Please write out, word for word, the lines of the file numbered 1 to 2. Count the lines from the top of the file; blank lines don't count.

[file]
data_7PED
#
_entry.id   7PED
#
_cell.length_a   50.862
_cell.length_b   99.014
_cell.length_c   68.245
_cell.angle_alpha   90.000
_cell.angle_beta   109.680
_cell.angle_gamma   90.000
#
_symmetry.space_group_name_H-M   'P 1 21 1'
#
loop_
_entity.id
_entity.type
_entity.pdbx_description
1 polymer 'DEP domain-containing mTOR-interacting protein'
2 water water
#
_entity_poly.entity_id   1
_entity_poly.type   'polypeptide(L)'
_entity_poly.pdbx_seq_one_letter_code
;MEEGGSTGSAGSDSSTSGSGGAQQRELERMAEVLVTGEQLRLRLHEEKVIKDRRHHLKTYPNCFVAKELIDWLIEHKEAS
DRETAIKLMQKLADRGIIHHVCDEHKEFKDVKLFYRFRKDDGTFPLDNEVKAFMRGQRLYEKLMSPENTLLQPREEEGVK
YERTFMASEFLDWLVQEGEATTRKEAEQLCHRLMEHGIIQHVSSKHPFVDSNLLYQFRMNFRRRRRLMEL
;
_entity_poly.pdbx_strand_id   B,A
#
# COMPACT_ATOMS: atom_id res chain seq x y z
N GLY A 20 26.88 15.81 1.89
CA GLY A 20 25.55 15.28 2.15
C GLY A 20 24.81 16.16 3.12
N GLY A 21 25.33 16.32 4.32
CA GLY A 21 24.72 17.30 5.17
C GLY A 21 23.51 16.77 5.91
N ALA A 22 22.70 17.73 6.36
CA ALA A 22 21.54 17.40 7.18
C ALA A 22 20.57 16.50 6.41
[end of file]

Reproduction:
data_7PED
#